The district court agreed with the Navy's argument that " [s]ince the report cannot be accessed by plaintiff's identifiers, the Privacy Act does not apply and the report cannot be amended or expunged." The district court's analysis, therefore, presupposes that an amendment to a record that is inaccessible under the Privacy Act cannot be made even if the record is otherwise accessible (as in this case, under the Freedom of Information Act). The district court's conclusion appears to be supported by the statutory language. The subsections that grant access to records (Sec. 552a(d) (1)), permit requests for amendment (Sec. 552a(d) (2)), and require that records used in making determinations about individuals are maintained in a reasonably accurate and complete manner (Sec. 552a(e) (5)), all apply to an agency that "maintains a system of records." The statutory language therefore suggests that the scope of accessibility and the scope of amendment are coextensive. The Privacy Commission corroborates that the statutory language requires this conclusion. Privacy Commission, supra, at 503-04 (stating that if records are not accessed by name, none of the Act's protections apply); see also Clarkson v. IRS, 678 F.2d 1368, 1377 (11th Cir. 1982) (" [T]he language of subsection (e) (5) cannot be read to apply to records not incorporated within an agency's system of records."); Ehlke, supra, at 842 ("Only records that are retrievable and are actually retrieved from a system of records are covered by the Act.").
One of Congress's underlying concerns in narrowly defining a system of records appears to have been efficiency. See OMB Guidelines, 40 Fed.Reg. at 28,957 (expressing concern over the need for "elaborate cross-references among records"). Congress was aware of the potential burden on agencies if access to records were not circumscribed in some manner. Privacy Commission, supra, at 503. But Baker raises a competing concern. She argues that the narrowness of the statutory definition provides an easy method for circumventing the Privacy Act: agencies can simply neglect to index a particular file pertaining to an employee under that employee's name. The argument is a cogent one and the potential for abuse that Baker pinpoints is real. See, e.g., Privacy Commission, supra, at 504 n. 7 (recounting incident in which an agency rearranged personnel records by Civil Service grade instead of personal identifiers to circumvent the Act's requirements); Unt, 765 F.2d at 1452 (Ferguson, J., dissenting) (observing that if the Act is applied woodenly, it offers no protection if personal data is misfiled or filed with other data). However, Baker failed to set forth any evidence to support an allegation of evasive tactics by the Navy that would substantiate such a theory and preclude summary judgment. See Kalmin, 605 F. Supp. at 1495 n. 5 (stating that it is impermissible to file records without identifiers in order to evade requests under the Privacy Act, but requiring evidence to support allegations of evasion rather than relying on inferences).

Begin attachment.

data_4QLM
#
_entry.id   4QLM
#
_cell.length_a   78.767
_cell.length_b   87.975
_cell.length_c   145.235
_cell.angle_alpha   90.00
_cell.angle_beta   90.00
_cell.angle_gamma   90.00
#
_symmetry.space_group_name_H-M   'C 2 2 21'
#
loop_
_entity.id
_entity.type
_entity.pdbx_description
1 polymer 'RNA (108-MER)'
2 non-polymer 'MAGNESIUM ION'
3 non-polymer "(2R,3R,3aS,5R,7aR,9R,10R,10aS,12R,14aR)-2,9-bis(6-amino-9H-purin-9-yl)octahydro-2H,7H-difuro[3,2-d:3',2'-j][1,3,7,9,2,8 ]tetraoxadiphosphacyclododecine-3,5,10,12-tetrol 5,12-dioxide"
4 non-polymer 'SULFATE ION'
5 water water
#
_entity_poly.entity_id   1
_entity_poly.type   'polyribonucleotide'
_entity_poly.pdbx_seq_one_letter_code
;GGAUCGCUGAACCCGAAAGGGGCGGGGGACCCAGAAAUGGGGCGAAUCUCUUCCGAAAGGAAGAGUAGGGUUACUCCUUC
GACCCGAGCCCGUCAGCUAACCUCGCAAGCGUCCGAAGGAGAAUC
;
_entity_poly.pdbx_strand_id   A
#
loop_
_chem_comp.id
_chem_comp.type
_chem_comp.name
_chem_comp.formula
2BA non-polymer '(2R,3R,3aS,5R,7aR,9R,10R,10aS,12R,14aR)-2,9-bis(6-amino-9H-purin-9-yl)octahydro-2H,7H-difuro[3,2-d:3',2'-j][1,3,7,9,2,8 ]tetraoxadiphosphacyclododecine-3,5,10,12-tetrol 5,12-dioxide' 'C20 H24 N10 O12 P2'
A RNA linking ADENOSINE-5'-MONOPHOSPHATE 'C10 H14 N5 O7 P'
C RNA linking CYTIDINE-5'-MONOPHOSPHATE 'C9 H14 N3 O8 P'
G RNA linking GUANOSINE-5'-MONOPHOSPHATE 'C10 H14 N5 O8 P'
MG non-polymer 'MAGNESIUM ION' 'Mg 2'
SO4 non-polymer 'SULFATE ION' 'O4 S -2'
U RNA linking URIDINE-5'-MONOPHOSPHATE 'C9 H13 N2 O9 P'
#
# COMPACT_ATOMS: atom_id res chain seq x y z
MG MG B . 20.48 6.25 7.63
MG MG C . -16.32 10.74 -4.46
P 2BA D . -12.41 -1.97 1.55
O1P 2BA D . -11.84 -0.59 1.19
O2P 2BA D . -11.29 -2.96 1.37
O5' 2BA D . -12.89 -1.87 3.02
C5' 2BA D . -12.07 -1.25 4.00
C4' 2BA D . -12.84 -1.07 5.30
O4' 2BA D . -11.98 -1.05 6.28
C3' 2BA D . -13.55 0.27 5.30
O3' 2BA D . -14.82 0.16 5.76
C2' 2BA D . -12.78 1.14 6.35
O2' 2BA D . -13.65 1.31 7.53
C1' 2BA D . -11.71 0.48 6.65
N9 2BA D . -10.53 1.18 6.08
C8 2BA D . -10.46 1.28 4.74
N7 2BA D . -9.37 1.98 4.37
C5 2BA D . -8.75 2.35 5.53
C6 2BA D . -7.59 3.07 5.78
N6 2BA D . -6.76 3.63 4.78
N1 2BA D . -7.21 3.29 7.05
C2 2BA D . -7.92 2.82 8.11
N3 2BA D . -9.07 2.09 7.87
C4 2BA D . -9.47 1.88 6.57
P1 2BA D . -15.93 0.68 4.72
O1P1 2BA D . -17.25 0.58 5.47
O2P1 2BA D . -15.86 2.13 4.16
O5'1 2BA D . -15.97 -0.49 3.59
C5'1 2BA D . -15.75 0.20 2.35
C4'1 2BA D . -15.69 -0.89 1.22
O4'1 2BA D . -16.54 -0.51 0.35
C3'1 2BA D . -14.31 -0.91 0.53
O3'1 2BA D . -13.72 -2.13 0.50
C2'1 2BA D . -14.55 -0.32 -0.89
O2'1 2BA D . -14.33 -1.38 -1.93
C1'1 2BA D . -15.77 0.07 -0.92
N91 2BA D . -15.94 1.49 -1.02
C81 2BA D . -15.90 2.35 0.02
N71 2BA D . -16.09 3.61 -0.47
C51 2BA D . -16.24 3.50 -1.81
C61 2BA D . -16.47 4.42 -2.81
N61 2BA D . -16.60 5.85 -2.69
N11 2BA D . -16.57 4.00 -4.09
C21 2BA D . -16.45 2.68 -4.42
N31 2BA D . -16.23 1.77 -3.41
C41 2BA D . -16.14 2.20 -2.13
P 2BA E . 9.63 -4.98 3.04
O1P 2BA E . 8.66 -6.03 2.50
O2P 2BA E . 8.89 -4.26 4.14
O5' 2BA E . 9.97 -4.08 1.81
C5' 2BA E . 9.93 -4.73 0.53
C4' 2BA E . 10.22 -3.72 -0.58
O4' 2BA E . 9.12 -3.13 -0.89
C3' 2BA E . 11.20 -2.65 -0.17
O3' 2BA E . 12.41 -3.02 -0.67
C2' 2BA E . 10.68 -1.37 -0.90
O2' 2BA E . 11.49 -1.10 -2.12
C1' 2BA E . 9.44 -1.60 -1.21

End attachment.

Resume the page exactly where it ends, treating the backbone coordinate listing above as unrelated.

We affirm the district court's grant of summary judgment. Congress intended to provide the remedies of amendment or expungement only for records that are accessible under the Privacy Act because they are individually keyed to the requester. Therefore, an individual's ability to obtain access to a record under the Freedom of Information Act, or because of personal knowledge of its existence in a certain file, will not provide that individual with access to the record or to any remedies under the Privacy Act.
Honorable Edward Leavy, United States District Judge, District of Oregon, sitting by designation